## Quick Reference

A graphical representation of social inequality introduced by the American economist Max Otto Lorenz (1876–1959) in 1905 in connection with the distribution of wealth in a population. Let *w* be the total income of those members of a population whose income is at most *v*, and let *W* be the total income of the population. In the Lorenz curve, *w/W* is plotted against the (cumulative) proportion of the population that has income at most *v*. So, if f is the probability density function of income then the curve is the plot of . The ratio of the area between the Lorenz curve and the 45° line to the total area below that line is the Gini index (also called the Gini coefficient), *G*.

Suppose a sample of *n* individuals have incomes *x*_{(1)}≤*x*_{(2)}≤…≤*x*_{(n)}. The Lorenz curve is approximated by the polygon joining the origin to the successive points with coordinates . If the corresponding income proportions are *y*_{(1)}≤*y*_{(2)}≤…≤*y*_{(n)} then *G* can be calculated using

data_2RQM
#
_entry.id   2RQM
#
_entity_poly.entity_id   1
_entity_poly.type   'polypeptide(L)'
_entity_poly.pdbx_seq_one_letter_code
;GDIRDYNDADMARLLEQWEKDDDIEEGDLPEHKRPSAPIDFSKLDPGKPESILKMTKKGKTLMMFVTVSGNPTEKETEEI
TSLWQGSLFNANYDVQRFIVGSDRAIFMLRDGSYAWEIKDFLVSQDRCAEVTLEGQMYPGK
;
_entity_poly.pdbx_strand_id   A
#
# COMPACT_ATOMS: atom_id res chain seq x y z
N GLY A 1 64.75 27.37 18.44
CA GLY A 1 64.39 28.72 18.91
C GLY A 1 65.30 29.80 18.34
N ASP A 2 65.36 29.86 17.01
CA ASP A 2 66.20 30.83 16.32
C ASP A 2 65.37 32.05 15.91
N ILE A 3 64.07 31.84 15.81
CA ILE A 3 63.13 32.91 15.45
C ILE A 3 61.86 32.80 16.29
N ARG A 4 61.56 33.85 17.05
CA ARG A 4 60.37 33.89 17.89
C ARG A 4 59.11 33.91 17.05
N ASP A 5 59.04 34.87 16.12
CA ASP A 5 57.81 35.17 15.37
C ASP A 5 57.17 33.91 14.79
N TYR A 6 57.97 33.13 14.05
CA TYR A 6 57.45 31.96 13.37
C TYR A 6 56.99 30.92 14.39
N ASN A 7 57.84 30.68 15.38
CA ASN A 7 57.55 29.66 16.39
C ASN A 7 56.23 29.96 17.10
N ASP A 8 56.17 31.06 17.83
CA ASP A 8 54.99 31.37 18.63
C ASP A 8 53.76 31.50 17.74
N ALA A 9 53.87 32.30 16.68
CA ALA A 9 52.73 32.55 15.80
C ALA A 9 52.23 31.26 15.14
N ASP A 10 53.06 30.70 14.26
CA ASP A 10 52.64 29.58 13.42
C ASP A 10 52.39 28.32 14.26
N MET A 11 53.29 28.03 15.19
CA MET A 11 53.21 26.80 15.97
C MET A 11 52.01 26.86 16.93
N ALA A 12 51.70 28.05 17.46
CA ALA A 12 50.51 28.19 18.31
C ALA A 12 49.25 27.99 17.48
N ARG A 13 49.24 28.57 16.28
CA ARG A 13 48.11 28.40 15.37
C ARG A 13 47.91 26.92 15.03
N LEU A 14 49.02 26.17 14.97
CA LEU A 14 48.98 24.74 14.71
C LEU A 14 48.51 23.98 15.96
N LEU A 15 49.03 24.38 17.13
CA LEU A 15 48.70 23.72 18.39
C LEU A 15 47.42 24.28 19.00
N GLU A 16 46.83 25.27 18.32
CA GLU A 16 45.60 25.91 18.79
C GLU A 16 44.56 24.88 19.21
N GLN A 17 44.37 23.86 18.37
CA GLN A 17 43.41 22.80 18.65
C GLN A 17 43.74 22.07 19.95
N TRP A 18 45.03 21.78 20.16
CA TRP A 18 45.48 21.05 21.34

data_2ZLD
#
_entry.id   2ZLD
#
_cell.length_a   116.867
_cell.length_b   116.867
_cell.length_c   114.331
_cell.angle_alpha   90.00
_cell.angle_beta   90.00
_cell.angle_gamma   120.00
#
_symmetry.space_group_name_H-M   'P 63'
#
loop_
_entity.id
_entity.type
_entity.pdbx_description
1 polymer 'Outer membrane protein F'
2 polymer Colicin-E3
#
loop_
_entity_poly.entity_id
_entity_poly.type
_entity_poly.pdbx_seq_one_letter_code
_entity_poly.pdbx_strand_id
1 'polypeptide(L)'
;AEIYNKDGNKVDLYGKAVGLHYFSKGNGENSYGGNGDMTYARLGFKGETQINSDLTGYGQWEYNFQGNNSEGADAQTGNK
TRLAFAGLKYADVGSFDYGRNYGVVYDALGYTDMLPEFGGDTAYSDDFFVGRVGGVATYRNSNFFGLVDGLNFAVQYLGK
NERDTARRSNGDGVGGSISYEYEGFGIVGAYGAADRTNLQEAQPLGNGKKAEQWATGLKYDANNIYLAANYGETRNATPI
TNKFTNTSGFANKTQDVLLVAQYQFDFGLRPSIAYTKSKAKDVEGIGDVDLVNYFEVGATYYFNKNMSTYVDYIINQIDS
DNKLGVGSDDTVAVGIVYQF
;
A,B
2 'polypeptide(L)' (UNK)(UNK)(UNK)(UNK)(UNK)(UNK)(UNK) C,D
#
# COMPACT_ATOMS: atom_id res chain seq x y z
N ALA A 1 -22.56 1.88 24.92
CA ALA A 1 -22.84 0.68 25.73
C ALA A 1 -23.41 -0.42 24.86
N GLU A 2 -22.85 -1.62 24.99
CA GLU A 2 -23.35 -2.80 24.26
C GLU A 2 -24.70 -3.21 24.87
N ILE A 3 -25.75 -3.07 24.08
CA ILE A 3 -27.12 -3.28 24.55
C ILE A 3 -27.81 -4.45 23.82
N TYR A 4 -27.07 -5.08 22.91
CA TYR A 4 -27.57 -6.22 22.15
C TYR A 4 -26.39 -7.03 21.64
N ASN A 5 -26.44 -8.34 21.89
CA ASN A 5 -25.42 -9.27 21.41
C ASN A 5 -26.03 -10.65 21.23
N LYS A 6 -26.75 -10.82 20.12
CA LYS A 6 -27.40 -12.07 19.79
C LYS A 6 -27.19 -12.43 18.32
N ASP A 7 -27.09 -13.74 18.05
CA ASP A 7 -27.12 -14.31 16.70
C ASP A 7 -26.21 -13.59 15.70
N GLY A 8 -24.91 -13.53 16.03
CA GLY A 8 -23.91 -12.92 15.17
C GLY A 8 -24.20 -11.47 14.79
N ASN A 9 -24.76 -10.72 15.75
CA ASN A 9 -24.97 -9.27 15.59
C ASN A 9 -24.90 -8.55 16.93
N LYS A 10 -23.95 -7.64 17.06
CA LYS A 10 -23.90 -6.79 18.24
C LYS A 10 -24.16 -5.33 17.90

**Lorenz curve**. The curves shown result from Pareto distributions of income with parameter *k* equal to one and parameter *a* taking the values 1, 1.2, 1.6, and 2.

**From:**
Lorenz curve
in
A Dictionary of Statistics »

*Subjects:*
Social Sciences — Probability and Statistics.

## Related content in Oxford Index

##### Reference entries

Users without a subscription are not able to see the full content. Please, subscribe or login to access all content.